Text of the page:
Russia, Standard & Poor’s downgraded the rating to “junk” along with Moody’s and Fitch

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    Increased penalties, increasing difficulties in depositing and then repaying bonds, increasing default riskThese are the reasons that led the major international rating agencies to downgrade the creditworthiness of RussiaTaking into consideration Penalties imposed by the West, and exclusion from International Financial Service (SWIFT)the international economic community’s boycott of Moscow and the loss of state credibility, now isolated among the arid steppes that stretch to the east.

    S&P intervenes for the second day in a row

    US rating agency Standard & Poor’s Russia’s sovereign rating was downgraded for the second time in days. The rating which remains negative in the credit watch, i.e. subjected to another downward revision, has moved from BB+ to CCC- which means ‘weak’, i.e. default waiting room.

    The US agency confirmed that “the downgrade comes after imposing measures that we believe will significantly increase the risk of default.”

    Moody’s and Fitch are of the same opinion

    S&P’s decision was not isolated, even its “sisters” Fitch And the Moody’s They lowered Russia’s rating, bringing it to a level “waste” no garbage. Nice cold shower for Moscow which will have a very hard time rolling out its bonds and refinancing its debt.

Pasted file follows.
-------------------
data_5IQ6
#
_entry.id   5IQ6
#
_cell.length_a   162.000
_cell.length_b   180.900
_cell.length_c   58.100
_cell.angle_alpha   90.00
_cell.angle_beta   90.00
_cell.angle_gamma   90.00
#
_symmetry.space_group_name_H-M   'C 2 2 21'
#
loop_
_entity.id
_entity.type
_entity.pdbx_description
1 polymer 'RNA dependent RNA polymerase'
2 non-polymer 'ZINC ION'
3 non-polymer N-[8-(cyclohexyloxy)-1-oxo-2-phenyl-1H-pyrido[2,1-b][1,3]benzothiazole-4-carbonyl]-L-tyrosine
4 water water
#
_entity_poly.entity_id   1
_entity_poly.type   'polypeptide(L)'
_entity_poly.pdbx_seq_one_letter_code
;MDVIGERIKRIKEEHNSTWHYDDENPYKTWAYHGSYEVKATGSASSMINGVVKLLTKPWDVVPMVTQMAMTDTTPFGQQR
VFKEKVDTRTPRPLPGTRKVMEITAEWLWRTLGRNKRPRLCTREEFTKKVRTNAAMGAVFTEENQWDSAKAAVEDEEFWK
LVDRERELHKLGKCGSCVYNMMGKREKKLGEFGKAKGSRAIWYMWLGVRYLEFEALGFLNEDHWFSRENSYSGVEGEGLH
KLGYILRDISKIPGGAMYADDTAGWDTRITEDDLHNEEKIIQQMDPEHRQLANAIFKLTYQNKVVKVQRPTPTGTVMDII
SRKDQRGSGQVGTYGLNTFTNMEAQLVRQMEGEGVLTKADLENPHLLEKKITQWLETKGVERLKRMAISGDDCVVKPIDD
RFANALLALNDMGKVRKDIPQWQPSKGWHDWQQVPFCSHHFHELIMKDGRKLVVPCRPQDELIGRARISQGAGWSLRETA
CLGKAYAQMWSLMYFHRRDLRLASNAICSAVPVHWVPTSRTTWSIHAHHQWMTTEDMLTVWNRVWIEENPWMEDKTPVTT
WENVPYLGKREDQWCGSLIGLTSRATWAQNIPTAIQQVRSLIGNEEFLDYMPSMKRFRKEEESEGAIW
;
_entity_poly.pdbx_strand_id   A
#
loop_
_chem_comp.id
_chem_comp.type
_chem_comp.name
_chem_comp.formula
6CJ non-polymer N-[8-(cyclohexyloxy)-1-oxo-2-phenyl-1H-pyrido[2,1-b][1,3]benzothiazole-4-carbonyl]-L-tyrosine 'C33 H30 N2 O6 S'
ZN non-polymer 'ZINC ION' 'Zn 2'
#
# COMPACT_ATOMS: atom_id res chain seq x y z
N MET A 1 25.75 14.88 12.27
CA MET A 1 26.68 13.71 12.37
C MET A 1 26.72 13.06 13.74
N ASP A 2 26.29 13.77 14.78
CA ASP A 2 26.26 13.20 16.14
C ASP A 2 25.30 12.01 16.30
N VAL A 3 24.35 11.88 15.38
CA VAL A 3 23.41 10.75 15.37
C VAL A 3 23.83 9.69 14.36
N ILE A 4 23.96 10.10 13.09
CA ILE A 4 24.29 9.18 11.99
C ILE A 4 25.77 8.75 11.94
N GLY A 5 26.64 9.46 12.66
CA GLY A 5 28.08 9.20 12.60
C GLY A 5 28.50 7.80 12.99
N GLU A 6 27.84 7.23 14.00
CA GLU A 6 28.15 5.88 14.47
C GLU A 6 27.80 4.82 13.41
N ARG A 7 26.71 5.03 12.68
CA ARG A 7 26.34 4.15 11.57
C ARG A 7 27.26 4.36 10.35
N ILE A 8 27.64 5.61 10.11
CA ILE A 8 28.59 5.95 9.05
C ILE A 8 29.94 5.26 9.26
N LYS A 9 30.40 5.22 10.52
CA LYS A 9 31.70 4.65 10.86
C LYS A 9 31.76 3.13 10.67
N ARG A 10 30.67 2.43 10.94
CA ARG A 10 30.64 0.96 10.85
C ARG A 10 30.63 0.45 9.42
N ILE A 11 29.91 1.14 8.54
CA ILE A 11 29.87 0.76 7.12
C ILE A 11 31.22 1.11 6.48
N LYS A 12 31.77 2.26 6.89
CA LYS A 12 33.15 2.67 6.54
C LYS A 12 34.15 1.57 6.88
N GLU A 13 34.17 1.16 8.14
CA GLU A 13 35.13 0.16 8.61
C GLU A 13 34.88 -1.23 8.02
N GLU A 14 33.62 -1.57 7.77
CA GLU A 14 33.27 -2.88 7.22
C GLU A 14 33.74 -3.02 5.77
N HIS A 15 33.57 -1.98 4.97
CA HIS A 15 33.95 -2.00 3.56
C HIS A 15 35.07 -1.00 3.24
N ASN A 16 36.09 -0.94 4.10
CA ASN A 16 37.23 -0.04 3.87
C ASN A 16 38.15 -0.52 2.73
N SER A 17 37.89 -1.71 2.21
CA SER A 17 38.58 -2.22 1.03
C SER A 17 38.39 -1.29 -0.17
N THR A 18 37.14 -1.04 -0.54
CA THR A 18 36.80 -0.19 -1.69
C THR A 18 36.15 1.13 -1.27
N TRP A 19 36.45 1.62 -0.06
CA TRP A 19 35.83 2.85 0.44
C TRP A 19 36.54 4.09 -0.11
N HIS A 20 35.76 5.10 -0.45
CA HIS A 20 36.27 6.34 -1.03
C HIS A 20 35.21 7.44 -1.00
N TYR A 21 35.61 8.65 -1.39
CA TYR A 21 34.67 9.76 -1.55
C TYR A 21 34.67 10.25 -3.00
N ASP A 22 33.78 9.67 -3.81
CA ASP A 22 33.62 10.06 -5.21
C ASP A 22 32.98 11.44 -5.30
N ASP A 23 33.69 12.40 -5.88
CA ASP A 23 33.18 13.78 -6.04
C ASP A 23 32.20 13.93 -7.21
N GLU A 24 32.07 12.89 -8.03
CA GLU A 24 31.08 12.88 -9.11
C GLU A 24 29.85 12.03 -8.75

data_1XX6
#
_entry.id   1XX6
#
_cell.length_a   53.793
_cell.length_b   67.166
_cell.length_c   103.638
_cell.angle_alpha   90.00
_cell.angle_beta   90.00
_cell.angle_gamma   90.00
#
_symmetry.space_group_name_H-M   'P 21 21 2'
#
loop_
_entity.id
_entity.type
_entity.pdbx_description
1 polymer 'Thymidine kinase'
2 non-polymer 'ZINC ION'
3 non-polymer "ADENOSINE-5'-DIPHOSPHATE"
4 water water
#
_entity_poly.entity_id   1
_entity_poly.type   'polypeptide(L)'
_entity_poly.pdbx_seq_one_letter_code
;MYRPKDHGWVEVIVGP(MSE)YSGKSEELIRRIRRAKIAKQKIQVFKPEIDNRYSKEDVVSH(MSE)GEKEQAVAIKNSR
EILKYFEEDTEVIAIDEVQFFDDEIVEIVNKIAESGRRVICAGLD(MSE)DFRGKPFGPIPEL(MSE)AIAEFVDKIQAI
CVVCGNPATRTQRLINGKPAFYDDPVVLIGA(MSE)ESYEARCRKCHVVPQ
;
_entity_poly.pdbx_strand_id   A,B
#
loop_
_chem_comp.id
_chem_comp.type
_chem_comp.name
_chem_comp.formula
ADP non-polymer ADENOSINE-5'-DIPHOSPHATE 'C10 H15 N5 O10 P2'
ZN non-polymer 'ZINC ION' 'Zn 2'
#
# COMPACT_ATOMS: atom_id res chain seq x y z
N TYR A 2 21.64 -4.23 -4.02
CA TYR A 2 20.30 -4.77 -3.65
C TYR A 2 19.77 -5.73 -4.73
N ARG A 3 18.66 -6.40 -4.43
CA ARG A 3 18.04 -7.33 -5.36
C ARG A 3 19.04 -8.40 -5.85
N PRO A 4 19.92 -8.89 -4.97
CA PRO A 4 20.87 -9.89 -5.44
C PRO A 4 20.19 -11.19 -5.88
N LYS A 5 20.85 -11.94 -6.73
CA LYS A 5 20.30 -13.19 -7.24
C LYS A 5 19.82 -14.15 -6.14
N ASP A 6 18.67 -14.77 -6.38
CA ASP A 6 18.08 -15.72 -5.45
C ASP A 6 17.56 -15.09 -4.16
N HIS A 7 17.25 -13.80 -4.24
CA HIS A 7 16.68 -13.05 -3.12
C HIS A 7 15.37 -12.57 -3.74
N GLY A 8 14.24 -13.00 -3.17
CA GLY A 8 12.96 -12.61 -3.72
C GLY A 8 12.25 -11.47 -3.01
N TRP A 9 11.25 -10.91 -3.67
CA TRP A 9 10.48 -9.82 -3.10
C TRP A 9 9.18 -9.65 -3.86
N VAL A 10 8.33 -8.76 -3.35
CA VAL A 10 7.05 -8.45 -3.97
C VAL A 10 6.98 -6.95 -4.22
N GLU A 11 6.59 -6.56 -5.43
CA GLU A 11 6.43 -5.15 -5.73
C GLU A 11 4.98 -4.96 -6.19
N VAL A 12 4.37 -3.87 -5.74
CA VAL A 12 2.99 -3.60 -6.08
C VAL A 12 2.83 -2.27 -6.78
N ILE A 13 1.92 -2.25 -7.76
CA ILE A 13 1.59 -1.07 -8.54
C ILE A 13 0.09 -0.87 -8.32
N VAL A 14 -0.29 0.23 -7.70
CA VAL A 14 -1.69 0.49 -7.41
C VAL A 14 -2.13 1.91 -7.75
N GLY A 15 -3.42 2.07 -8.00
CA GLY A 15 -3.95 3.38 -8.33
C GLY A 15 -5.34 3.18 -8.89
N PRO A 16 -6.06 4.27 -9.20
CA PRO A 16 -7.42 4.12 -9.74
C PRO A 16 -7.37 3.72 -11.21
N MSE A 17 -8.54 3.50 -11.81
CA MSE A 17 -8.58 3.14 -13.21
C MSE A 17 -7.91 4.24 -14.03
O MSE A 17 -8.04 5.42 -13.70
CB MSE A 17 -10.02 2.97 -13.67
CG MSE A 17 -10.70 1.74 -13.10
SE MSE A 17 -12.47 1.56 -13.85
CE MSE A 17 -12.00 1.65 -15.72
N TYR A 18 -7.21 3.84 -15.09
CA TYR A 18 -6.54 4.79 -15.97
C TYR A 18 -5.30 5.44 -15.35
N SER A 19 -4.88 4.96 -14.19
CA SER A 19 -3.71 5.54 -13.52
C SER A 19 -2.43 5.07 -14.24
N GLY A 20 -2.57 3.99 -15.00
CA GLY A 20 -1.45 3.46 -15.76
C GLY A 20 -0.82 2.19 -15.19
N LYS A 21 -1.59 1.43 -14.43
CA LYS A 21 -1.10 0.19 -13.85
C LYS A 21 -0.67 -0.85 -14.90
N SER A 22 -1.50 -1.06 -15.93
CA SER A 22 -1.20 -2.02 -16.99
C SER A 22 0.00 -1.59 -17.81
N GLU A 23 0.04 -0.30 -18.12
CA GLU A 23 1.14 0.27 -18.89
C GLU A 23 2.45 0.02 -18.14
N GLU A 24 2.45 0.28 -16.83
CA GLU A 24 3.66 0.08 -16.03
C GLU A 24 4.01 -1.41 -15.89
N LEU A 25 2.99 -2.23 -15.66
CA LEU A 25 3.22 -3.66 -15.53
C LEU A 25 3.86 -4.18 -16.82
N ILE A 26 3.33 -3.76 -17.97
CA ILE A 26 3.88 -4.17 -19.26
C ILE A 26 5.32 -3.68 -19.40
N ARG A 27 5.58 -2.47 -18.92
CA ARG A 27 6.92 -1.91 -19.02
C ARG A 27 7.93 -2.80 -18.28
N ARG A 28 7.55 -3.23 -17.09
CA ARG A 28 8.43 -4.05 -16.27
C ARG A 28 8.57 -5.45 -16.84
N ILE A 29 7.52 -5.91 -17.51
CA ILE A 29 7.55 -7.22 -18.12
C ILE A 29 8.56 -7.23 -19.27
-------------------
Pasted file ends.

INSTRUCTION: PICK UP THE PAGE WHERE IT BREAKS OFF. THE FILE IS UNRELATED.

“The severity of the international sanctions is a major shock to Russia’s credit fundamentals, and threatens its willingness to repay government debt,” said Fitch, which lowered Russia’s rating to just over C by six.

    Even Moody’s, which raised the rating from Baa3 to B3, expressed “great concern about Russia’s intention to fulfill its obligations” and sees the risk of “a prolonged crisis in the economy and financial sector due to sanctions that limit access to the country’s international reserves.”

    The default is too close

    at these levels Russia’s default is practically around the corner In fact, on March 16, a tranche of coupons on debt will expire at more than $100 million. If Moscow also passes this first test, immediately, on April 4, the $2 billion in bonds will expire.

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